Tuesday, May 05, 2009

Article: Patent reveals Google's book-scanning advantage

I was just talking with Jay Datema on Friday about Google's digitization efforts and what is not known, so this is timely. Quoting the article:
...a patent awarded to Google gives insight into how the search behemoth accomplishes the task.

In short, Google has come up with a system that uses two cameras and infrared light to automatically correct for the curvature of pages in a book. By constructing a 3D model of each page and then "de-warping" it afterward, Google can present flat-looking pages online without having to slice books up or mash them onto a flatbed scanner.

Of course, this is just a piece of the technology that Google is using. Maybe future patents will reveal more?

BTW information flows on the Internet in many different ways these days. The way I found out about this was through a Facebook status update by SivaVaidhyanathan.

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Anonymous said...

Not necessarily.. it was also prominently featured on engadget..

Jill Hurst-Wahl said...

Anonymous...I'm sure that this news was featured in many places, but I was highlighting where I tripped over it. We may come across interesting news in many ways...more so now than ever.

Alain Pierrot said...

The excitement about any hint relevant to Google in-house activities obfuscates a reasonable assessment of the state of the art for bookscanning:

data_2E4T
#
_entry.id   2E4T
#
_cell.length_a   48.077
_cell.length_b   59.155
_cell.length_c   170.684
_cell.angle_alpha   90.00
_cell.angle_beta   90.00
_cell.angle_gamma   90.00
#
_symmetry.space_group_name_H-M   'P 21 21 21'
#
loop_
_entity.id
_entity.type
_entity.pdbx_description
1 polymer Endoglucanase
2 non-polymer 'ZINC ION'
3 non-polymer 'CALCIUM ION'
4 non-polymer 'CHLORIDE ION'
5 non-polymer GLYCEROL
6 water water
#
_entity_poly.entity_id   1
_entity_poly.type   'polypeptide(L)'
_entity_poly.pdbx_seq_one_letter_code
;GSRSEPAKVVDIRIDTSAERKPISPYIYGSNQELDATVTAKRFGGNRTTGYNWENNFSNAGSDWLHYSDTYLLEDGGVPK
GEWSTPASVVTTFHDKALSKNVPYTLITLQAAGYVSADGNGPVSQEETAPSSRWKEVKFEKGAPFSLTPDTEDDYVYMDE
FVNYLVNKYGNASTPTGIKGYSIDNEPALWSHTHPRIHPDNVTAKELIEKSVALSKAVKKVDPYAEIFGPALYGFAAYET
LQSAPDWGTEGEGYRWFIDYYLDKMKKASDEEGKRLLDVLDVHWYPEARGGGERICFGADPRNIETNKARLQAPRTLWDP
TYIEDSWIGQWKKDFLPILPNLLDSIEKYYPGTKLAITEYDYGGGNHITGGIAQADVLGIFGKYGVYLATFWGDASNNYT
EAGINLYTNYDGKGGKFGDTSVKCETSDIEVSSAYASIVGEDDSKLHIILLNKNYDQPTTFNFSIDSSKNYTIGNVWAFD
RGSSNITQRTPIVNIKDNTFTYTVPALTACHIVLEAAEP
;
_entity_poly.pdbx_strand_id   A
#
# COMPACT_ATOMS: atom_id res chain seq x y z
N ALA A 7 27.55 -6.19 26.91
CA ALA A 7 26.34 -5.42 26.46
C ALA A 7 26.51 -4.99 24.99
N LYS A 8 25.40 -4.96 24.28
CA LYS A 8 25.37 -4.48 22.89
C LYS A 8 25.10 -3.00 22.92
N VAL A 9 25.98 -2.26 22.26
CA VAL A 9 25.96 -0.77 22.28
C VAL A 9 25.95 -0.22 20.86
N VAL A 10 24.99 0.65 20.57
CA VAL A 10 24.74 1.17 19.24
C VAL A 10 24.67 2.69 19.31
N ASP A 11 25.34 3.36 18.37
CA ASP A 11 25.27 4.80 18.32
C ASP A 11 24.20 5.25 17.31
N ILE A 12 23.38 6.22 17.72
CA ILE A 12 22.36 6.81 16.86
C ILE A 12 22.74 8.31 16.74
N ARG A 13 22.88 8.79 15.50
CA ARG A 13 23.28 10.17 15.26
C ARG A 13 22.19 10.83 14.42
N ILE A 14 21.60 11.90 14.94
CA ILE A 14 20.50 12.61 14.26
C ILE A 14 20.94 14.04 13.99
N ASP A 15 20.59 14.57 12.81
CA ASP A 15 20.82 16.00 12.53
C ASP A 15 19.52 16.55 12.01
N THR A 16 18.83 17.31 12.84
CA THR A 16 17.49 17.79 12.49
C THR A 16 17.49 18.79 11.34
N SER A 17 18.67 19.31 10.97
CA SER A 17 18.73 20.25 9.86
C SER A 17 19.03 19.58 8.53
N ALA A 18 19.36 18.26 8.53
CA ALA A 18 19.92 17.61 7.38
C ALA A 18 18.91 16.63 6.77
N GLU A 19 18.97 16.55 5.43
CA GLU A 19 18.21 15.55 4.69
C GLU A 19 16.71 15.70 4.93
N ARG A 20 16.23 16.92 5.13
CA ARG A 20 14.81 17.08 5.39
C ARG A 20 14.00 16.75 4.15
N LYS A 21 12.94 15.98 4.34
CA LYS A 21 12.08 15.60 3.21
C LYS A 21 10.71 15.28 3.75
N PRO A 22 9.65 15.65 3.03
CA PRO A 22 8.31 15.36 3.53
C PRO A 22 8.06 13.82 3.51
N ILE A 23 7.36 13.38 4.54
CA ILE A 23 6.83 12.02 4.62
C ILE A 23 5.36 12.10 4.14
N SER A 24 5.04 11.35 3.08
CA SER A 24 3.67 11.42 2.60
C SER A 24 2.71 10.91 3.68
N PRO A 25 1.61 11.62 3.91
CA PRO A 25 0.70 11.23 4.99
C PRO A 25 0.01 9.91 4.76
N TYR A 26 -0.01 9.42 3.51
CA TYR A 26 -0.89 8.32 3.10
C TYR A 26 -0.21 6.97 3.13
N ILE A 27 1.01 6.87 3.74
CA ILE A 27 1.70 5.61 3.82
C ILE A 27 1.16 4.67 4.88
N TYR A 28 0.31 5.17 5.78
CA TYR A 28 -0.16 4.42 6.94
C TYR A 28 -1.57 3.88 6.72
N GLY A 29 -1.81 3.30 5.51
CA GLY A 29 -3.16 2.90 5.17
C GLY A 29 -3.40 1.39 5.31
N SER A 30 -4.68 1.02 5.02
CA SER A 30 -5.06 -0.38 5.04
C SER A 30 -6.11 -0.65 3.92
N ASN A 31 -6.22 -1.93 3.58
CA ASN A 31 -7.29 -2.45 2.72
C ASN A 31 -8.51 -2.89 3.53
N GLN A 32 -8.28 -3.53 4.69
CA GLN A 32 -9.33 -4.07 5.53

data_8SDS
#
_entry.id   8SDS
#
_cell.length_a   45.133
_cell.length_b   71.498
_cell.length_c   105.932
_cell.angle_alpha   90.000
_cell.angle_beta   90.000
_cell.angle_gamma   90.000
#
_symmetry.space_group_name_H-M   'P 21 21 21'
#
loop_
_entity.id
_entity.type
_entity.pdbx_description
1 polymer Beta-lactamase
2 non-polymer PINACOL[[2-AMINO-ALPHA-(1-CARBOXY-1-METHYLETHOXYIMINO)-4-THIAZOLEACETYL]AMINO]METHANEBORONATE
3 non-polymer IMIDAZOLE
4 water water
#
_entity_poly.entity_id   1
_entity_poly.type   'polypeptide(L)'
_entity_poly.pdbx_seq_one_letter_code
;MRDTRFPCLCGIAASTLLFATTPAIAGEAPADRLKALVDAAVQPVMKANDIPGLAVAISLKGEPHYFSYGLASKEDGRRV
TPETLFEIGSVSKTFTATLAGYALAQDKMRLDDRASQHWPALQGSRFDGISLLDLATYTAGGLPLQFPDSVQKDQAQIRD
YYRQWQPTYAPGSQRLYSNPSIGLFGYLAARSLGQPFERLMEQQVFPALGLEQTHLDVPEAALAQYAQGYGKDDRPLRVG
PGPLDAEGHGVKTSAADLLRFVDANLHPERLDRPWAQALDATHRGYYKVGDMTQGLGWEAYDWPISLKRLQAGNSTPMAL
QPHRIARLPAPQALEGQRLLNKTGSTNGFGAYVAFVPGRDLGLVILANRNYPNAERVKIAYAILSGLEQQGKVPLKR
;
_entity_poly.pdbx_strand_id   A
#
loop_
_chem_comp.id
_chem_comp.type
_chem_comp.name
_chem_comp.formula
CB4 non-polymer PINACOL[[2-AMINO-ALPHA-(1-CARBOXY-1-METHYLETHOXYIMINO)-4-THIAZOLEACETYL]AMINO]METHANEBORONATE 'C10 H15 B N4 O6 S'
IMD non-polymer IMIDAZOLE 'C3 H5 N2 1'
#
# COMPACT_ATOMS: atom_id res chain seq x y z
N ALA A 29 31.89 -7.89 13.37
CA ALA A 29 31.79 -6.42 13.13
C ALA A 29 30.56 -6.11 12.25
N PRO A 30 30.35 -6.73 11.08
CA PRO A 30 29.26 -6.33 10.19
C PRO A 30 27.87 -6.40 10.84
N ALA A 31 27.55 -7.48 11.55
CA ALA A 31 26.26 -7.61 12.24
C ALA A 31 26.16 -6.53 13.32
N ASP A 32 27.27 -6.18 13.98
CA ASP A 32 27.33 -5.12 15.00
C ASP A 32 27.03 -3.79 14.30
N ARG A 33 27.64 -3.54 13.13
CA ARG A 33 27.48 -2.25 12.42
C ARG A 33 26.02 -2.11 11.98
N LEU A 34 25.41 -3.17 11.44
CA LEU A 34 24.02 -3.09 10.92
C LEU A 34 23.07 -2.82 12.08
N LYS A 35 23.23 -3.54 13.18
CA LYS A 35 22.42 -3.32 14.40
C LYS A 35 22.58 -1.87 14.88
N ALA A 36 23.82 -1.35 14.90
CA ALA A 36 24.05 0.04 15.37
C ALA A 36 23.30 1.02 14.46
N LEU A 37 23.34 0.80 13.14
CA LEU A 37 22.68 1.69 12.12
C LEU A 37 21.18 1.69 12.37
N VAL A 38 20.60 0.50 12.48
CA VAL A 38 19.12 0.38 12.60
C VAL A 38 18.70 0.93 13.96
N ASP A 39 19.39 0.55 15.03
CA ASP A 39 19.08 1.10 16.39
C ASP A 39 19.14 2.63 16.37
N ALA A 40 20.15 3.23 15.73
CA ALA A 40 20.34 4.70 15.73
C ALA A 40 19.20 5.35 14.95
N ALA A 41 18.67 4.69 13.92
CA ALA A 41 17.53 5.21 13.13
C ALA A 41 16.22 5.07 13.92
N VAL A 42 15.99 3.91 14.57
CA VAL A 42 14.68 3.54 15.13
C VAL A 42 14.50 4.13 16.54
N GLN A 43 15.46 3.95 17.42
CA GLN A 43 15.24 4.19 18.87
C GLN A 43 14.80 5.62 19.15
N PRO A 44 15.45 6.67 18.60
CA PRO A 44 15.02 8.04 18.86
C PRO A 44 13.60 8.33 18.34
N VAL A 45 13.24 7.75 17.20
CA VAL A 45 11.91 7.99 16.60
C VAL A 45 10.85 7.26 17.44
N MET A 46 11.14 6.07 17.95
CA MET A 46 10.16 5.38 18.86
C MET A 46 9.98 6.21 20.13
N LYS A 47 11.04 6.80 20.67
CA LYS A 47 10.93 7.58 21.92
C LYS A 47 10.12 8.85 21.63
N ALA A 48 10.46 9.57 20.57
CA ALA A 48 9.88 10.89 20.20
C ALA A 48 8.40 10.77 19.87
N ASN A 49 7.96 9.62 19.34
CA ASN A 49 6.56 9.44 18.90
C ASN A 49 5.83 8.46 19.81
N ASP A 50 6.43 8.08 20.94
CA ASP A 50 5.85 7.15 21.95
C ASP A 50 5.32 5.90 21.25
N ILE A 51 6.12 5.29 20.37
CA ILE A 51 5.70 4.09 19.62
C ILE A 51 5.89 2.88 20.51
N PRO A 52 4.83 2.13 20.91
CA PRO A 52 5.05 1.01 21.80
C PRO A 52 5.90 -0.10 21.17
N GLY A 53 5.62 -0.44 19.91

CNet's article only considers sheet-fed scanners, which require to guillotine the books, and common flat-bed face-down scanners.

Two other technologies are available:

Some facedown flatbed scanners (Plustek's for instance) avoid "mashing" the binding without requiring to open books at 180°.

Face-up book scanners (Zeutschel, Kirtas, i2S, for instance) with book cradles protect bindings, facilitate handling, correct images. Kirtas is using two cameras...

The innovation (?) in the patent should be looked for in the stereo infrared captor.

Face-up (industrial) bookscanners (and OCR packages) have been using for quite a while different solutions to deskew lines near the spine.

More information is needed before talking of a "competitive advantage".

Disclaimer: I am working for i2S, one of the main industrial bookscanners manufacturers